For the past five years, government has only allocated K551 million for the rehabilitation of Kamuzu Institute for Sports (KIS) which is projected to cost K19 billion, budget documents show.
The pitiful funding inflow casts doubt over the readiness of the facility to host the African Union Sports Council (AUSC) Region 5 in 2022 when under-20 athletes from over 10 countries are expected to compete in various sporting desciplines.
According to the Public Sector Development Programme 2019, a budget document that outlines various development projects for the next three years, KIS received K500 million in the past five years.
The project was earmarked for redevelopment in 2014 and is expected to be completed in 2023.
Meanwhile, government has allocated K500 million in the 2019/20 National Budget for the project, meaning in the next two financial years, K18 billion will have to be allocated to ensure it is completed within the set period.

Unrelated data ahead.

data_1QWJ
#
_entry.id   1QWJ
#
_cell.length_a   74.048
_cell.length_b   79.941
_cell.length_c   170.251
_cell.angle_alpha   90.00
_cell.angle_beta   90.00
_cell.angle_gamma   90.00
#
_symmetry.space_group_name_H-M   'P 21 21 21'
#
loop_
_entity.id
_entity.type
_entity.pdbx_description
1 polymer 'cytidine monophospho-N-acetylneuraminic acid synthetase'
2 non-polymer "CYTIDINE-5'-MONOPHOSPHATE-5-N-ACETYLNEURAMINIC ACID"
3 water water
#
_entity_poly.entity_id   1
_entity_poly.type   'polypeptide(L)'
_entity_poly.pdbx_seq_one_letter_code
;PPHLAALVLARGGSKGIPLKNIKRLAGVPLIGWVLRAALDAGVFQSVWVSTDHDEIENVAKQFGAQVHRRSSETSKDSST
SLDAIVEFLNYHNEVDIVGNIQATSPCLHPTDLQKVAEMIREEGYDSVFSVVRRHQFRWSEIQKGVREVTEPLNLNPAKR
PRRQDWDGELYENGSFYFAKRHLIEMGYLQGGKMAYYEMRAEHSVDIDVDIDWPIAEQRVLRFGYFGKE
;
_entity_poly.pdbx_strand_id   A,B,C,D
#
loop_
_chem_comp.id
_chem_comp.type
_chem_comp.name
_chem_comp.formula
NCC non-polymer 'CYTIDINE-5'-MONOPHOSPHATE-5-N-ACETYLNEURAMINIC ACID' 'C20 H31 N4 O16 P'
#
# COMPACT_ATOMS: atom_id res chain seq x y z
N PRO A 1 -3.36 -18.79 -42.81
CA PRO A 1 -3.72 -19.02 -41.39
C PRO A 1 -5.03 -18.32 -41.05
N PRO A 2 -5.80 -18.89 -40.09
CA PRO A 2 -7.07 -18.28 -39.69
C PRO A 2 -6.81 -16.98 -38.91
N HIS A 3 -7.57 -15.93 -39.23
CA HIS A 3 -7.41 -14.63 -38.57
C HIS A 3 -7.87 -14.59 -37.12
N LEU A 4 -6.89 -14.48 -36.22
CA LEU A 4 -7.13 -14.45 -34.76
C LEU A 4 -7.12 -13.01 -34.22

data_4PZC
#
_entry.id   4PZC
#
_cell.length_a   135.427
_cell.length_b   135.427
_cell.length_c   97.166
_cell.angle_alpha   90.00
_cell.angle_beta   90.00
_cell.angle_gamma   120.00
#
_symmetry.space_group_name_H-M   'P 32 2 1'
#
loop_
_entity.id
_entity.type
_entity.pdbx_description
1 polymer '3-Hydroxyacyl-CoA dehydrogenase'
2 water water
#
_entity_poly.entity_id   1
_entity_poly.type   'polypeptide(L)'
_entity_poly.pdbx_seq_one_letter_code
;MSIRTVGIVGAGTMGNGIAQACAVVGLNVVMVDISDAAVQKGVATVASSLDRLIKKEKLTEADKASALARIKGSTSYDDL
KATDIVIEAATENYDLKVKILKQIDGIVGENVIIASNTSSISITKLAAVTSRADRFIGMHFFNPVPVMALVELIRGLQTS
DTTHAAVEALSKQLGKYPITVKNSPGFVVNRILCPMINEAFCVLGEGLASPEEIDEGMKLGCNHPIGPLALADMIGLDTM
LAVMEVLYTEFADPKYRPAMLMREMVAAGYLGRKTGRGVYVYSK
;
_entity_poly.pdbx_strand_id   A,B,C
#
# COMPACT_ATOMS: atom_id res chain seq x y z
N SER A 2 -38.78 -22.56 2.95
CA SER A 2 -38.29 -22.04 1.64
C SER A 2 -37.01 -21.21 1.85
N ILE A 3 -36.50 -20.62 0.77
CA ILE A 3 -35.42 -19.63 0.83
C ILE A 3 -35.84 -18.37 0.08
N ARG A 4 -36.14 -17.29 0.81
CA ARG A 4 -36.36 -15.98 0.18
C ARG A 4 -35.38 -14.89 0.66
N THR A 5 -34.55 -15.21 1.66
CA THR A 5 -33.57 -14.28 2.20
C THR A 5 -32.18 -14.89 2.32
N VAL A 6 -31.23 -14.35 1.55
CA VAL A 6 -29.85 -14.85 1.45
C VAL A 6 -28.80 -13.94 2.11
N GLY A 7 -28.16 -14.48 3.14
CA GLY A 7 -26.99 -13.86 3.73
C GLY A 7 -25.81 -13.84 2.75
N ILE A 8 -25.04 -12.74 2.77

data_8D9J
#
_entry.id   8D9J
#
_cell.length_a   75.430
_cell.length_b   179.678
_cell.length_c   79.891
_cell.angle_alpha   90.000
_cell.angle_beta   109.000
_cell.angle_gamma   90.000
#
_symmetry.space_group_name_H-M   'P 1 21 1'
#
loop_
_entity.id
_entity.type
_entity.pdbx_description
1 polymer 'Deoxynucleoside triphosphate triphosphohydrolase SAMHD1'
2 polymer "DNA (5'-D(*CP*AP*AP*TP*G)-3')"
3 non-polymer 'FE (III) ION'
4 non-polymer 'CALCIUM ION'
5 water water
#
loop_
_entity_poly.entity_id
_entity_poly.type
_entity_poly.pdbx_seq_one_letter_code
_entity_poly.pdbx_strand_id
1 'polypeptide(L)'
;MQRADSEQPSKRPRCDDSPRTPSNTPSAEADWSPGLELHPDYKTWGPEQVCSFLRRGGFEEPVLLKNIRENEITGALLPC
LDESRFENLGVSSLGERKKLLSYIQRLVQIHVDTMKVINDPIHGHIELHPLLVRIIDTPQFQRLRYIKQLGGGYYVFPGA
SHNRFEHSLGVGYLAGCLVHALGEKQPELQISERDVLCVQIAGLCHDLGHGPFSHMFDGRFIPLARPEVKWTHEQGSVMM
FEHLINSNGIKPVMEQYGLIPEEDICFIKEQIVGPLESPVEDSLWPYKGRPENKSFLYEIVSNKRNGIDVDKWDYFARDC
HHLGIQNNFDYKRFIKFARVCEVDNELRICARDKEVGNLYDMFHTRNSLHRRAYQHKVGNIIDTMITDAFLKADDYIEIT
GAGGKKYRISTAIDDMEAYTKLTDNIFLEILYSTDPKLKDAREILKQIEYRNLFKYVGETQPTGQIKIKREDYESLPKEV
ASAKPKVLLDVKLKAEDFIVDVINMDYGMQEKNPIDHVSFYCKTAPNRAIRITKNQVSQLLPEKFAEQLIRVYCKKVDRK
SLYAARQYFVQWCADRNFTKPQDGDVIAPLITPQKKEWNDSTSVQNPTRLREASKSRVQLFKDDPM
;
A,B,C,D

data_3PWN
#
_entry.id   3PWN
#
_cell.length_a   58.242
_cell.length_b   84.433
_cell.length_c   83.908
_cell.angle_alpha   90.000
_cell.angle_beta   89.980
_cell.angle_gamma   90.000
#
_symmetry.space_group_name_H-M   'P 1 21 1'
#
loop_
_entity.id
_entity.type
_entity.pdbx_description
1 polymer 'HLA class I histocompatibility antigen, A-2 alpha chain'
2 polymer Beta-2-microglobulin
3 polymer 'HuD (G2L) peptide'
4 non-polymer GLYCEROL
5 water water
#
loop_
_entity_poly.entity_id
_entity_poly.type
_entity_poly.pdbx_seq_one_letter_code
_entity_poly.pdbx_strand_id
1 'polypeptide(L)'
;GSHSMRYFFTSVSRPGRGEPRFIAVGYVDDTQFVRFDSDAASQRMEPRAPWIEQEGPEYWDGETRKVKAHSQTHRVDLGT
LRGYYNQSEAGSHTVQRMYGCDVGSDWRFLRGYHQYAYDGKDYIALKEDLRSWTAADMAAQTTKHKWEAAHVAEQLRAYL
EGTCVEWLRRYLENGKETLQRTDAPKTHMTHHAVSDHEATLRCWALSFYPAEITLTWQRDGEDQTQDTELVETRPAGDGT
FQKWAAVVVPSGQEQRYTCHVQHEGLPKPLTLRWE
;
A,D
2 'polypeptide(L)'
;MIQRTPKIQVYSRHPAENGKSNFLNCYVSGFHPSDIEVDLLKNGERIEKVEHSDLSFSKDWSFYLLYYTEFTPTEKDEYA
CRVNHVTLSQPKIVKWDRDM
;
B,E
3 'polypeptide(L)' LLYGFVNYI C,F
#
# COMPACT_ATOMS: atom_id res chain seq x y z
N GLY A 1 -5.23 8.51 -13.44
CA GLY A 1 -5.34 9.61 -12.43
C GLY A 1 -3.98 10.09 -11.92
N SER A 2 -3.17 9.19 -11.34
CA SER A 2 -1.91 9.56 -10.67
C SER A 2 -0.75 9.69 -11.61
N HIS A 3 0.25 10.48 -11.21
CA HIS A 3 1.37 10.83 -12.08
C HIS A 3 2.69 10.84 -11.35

The Malawi National Council of Sports (MNCS), which is central to AUSC games coordination, said the funds allocated to the project are not enough.
“However, it is worthwhile to point out that some funds have been allocated. It’s better to start than not,” MNCS acting executive secretary Henry Mereka said.
He said the council had earmarked KIS to be the hub of the African Union Games with all the crucial sports disciplines’ facilities in place.
“We want it to be a sports village complete with hostels and cafeteria including an indoor gymnastics theatre,” Mereka said.
He said the specific facility they would want government to prioritise is a swimming pool.
“We don’t have a standard pool for swimming competitions. It is our wish, therefore, that we have one at the Kamuzu Institute in readiness for the Games,” he said.
The Ministry of Youth, Sports and Culture was coy to explain how the K551 million was spent.
In a response to a questionnaire, the ministry’s spokesperson Symon Mbvundula said: “Our project officer shall document that and share with you.”
He, however, expressed optimism that government will pump in enough resources so the project meets the completion deadline. “Funding is indeed inadquate but government is committed and we believe that funding shall improve so that the facility is ready in time [for AUSC Games],” Mvundula said.